Seven Dada Manifestos and Lampisteries
Tristan Tzara—poet, literary iconoclast, and catalyst—was the founder of the Dada movement that began in Zürich during World War I. His ideas were inspired by his contempt for the bourgeois values and traditional attitudes towards art that existed at the time. This volume contains the famous manifestos that first appeared between 1916 and 1921 that would become the basic texts upon which Dada was based. For Tzara, art was both deadly serious and a game. The playfulness of Dada is evident in the manifestos, both in Tzara's polemic—which often uses dadaist typography—as well as in the delightful doodles and drawings contributed by Francis Picabia. Also included are Tzara's Lampisteries, a series of articles that throw light on the various art forms contemporary to his own work. Post-war art had grown weary of the old certainties and the carnage they caused. Tzara was on the cutting edge at a time when art was becoming more subjective and abstract, and beginning to reject the reality of the mind for that of the senses.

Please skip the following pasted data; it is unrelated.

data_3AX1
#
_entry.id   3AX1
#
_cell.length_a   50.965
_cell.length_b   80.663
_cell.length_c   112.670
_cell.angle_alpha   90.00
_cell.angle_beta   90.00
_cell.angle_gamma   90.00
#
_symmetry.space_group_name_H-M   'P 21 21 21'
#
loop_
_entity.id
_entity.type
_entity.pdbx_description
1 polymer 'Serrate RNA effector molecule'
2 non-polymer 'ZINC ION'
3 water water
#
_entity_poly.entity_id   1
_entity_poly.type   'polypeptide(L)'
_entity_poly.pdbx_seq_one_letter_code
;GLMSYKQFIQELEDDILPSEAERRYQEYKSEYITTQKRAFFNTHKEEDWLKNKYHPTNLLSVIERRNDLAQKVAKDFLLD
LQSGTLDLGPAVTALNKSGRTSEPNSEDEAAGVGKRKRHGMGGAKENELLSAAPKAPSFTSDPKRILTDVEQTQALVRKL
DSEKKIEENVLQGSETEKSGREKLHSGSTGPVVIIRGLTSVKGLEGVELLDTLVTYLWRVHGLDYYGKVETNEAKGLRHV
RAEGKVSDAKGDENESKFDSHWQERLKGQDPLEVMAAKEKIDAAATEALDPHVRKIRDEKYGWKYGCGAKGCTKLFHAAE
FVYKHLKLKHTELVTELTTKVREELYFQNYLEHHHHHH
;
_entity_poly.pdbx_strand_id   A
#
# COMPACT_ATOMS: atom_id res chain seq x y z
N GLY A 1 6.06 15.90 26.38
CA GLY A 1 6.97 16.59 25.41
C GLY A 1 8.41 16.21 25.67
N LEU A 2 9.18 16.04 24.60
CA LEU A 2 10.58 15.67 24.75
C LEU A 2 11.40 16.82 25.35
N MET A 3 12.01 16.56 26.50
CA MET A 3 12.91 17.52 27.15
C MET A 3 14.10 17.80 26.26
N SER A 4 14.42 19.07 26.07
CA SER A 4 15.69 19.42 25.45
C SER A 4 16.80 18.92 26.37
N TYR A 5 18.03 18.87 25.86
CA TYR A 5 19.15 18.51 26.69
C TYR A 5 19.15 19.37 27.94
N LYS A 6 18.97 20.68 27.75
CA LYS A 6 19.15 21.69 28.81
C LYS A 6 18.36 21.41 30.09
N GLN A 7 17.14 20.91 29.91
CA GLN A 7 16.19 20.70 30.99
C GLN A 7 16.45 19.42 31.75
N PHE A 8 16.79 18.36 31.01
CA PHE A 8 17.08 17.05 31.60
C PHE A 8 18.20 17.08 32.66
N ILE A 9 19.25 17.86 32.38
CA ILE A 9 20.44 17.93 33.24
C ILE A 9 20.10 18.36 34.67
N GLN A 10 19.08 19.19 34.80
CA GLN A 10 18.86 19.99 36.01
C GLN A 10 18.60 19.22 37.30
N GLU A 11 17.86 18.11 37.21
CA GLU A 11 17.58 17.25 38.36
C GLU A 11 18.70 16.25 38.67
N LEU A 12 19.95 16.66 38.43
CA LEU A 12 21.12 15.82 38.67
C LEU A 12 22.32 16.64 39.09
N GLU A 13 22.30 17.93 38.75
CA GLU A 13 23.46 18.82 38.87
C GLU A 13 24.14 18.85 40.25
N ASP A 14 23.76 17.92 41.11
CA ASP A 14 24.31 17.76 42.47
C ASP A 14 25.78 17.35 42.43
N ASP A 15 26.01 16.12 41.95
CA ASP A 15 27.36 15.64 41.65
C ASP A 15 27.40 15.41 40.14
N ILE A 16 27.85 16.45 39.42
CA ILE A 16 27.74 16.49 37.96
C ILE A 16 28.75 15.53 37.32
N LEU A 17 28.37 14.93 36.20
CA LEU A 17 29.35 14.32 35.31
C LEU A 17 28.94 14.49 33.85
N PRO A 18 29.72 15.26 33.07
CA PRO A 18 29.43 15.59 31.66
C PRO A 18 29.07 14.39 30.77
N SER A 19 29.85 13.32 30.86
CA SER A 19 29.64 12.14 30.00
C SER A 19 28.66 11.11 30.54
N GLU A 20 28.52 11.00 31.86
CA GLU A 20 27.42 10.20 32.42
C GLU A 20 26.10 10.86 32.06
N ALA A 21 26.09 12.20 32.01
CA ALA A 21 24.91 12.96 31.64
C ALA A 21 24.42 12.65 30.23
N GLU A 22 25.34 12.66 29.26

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There are some people who have said: dada is good because it isn't bad, dada is
bad, dada is a religion, dada is a poem, dada is a spirit, dada is sceptical, dada is
magic, I know dada. My dear colleagues: good bad, religion poetry, spirit ...
To amuse you once again I'll tell you something like: dada is the dictatorship of
the spirit, or dada is the dictatorship of language, or else dada is the death of the
spirit, which will please many of my friends. Friends. X It is certain that since ...
Barbara Wright translator of Arrabal, Oueneau, Robbe-Grillet, Sarraute and other
distinguished modern French writers, has once again caught the spirit and the
letter of texts that are as delightful as they are important, as provocative as they ...
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Monsieur Antipyrines Manifesto
Tristan Tzaras Manifesto
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